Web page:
An Assessment Journey #2: Confidence Based Assessment in Storyline 360

Practically all organisations I initially engage with worldwide - public or private, high tech, finance, health or consulting - fundamentally don't understand the risk to their business success encapsulated within this quote :

“The greatest enemy of success is not ignorance, it is the illusion of knowledge.”

The focus of most business training projects is tackling the ignorance issue.

Obviously nothing wrong with any of that. But it does miss a really important group, a group which might include some of your very best people, people who might be moments away from making a decision for all the right reasons but, if they knew better, they would quickly realise that their intended plan is simply the worse thing that they could do.

Within the Cabinet Office at the UK I have created an online platform that we are using across 30,000 staff within the Civil Service to evaluate the commercial acumen of individuals using a complex online situational judgement assessment that I have designed and developed using Storyline 360.

The assessment poses a number of situations (i.e. "You are about to go into a Contract Negotiation and realise the key negotiator from the supplying business is actually your ex boss from a previous job").

A number of possible outcomes are proposed (i.e. "Say nothing", "Tell others in your team but proceed with the meeting"...etc).

For each proposed response learners indicate whether they AGREE, DISAGREE or DON'T KNOW that the proposed response is appropriate.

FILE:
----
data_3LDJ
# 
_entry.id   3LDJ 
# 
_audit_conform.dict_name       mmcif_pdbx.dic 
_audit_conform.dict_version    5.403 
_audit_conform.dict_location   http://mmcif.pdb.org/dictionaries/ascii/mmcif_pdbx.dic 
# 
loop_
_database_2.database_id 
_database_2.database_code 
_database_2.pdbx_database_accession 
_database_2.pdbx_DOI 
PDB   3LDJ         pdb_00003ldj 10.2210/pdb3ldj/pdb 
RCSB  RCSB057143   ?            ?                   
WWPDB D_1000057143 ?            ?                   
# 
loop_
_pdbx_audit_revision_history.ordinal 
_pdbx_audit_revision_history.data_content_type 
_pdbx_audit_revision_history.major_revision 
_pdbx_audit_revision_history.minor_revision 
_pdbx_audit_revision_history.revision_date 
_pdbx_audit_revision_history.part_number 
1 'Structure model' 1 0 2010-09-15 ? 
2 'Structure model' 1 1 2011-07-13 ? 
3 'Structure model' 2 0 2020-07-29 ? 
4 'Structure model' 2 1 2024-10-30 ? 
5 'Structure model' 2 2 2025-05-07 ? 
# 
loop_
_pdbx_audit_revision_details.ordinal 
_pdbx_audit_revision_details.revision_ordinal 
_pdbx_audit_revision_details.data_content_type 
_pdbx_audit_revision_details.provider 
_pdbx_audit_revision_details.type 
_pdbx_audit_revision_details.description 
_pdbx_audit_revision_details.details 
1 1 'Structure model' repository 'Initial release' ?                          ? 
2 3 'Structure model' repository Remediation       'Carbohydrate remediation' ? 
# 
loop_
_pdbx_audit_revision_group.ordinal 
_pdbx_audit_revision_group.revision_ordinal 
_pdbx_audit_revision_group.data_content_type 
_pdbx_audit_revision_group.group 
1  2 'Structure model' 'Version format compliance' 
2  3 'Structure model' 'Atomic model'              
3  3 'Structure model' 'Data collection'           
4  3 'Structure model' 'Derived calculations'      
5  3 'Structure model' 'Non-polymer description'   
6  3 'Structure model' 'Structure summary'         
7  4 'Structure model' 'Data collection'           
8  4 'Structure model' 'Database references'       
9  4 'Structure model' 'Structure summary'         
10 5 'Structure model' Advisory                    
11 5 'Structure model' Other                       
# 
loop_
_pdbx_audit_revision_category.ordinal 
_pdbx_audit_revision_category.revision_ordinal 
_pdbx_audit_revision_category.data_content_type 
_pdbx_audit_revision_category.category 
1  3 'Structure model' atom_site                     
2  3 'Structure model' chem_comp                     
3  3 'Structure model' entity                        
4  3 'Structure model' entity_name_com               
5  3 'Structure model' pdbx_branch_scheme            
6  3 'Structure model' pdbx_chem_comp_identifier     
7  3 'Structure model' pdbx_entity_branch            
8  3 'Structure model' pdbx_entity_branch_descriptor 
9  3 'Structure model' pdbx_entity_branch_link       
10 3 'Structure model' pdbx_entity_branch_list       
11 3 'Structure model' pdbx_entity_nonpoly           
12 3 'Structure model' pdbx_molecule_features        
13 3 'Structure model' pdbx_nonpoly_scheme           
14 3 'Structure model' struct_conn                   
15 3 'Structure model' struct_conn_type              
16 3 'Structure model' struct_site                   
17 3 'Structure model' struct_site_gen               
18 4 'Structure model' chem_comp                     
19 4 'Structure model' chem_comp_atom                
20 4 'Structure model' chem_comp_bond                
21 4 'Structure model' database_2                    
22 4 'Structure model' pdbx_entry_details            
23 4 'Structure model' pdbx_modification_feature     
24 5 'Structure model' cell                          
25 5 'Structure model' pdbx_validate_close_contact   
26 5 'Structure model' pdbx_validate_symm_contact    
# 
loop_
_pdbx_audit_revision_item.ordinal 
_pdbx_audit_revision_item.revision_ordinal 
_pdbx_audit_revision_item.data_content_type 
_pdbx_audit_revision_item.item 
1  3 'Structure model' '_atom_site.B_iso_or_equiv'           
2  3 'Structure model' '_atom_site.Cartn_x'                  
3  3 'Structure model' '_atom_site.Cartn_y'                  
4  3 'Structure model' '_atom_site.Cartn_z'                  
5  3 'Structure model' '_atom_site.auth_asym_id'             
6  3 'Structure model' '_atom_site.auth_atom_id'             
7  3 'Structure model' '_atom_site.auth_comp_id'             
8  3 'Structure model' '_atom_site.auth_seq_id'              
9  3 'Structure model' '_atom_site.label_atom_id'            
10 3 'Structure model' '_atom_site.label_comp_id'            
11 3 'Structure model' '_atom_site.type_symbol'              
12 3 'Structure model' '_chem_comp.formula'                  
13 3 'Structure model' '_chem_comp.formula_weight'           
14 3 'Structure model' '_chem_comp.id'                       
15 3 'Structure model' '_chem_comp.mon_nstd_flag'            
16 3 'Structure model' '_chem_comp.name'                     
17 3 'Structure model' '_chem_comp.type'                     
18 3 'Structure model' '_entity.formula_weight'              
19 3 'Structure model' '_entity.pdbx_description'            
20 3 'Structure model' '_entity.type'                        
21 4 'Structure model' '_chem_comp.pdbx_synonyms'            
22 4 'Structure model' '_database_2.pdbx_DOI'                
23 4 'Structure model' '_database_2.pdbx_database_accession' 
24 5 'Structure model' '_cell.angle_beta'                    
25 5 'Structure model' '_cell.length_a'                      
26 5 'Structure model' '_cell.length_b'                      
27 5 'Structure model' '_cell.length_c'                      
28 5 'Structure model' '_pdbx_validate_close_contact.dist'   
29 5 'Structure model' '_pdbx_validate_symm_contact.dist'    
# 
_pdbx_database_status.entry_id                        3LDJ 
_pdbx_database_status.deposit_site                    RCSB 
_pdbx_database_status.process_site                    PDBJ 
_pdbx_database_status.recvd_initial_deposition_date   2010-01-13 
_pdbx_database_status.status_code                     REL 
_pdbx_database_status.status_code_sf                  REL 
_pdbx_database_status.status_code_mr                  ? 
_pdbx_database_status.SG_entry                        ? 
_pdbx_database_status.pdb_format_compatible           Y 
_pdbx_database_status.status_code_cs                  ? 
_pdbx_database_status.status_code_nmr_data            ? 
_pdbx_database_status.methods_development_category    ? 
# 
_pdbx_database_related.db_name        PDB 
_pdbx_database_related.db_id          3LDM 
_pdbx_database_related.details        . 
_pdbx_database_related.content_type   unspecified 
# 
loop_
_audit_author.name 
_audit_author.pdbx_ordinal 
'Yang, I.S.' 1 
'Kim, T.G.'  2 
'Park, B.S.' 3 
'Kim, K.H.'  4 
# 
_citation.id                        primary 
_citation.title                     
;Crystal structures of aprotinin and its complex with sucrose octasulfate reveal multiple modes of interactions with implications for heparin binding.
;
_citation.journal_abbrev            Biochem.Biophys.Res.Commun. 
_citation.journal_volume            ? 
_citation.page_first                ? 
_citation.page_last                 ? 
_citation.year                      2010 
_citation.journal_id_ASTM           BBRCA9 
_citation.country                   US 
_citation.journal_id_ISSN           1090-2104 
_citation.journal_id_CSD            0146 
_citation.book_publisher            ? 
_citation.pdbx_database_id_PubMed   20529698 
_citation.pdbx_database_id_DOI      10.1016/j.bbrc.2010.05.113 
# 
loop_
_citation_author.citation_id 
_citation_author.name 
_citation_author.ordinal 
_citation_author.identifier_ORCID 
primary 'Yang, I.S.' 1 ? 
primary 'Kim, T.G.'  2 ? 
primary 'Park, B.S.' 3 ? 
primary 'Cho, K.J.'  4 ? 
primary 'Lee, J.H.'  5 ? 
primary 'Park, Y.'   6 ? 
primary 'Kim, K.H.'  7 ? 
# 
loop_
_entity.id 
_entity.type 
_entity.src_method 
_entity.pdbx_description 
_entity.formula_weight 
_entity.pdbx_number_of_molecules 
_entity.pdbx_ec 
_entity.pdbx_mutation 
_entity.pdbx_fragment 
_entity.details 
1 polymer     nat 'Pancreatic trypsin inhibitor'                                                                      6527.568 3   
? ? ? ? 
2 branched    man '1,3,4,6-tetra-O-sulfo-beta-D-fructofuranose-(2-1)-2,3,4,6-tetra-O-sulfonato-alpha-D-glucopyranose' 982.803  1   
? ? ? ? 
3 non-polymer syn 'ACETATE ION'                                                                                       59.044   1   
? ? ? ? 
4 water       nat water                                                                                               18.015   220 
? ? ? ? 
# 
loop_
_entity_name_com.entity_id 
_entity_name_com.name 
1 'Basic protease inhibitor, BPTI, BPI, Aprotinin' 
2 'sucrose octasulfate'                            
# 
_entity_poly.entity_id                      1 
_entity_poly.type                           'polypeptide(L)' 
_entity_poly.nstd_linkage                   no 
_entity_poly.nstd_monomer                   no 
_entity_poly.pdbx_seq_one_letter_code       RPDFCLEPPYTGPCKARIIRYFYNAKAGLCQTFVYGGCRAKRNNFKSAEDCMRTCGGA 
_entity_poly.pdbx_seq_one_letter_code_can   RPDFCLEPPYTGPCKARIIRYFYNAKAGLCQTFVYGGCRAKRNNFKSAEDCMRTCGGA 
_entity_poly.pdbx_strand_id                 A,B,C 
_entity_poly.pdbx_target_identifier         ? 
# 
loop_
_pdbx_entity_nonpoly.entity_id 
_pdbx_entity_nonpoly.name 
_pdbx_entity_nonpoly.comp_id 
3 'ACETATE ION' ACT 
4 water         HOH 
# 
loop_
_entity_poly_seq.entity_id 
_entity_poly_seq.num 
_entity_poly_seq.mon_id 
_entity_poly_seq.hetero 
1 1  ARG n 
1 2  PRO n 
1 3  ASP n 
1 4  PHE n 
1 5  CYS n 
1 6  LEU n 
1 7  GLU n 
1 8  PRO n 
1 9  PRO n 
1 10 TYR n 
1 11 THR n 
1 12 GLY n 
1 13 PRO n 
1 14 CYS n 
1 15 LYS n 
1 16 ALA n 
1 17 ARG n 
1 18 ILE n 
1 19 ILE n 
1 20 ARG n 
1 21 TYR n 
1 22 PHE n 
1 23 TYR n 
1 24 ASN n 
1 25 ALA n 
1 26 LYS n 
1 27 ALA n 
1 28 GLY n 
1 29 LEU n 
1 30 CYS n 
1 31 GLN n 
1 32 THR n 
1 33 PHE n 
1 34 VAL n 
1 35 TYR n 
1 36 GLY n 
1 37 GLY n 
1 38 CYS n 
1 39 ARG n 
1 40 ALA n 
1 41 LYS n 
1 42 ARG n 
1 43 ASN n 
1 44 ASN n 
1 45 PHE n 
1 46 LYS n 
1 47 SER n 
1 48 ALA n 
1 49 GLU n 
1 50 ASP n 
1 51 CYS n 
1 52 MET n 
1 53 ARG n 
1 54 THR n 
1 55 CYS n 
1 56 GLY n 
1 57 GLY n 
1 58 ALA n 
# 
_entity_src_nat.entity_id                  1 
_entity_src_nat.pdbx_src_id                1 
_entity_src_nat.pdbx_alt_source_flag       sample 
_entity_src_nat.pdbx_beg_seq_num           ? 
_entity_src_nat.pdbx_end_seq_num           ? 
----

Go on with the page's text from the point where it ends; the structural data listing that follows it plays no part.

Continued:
This tell's us what people know - who has the requisite knowledge to identify the appropriate and inappropriate responses.

This is where most assessments would stop - but ours goes one step further.

The assessment also provides a Confidence Score that is mandatory for each question.

On selecting whether they AGREE or DISAGREE to a response each learner is asked to score their level of confidence (on a sliding scale from 1 - 100) - literally how confident they are that their selection is correct.

This means that a scoring algorithm is able to group individuals into various categories including:

  • Confidently Knowledgeable - a correct response and they were very confident that they were correct.
  • High Understanding with low confidence - a correct response but low confidence.
  • Misunderstanding with High Confidence - the response was incorrect but the learner was very confident it was correct

It's the identification of individuals in the final category (Misunderstanding with High Confidence) that is so valuable with this approach.

We now know who has the "illusion of knowledge".

I've developed a simple demonstration here (there are three banks of questions related to the Sun, Jupiter and Mars - it takes about 2 mins to answer the questions!)

What do you think?

6 Replies
Kevin Hayes

Good question Tom and Danielle. 

I'm going to write an article outlining how the data is collected and processed. 

In short as we are currently using a SCORM 1.2 LMS we are limited by the SCORM protocol in how the LMS can report and process the data collected by the assessment. 

To resolve this issue in the short term I have used a "phone home" script within the assessment that collects all the assessment data per user session and sends it directly to a Google Sheet for analysis. 

The longer term solution is moving the assessment onto a xAPI compliant LMS and then use the LRS to collate, store and report on assessment results.

So we use the LMS SCORM protocol to track In Progress/Pass/Fail status and we use the "phone home" script to capture in a Google Sheet the specific assessment data related to each user session.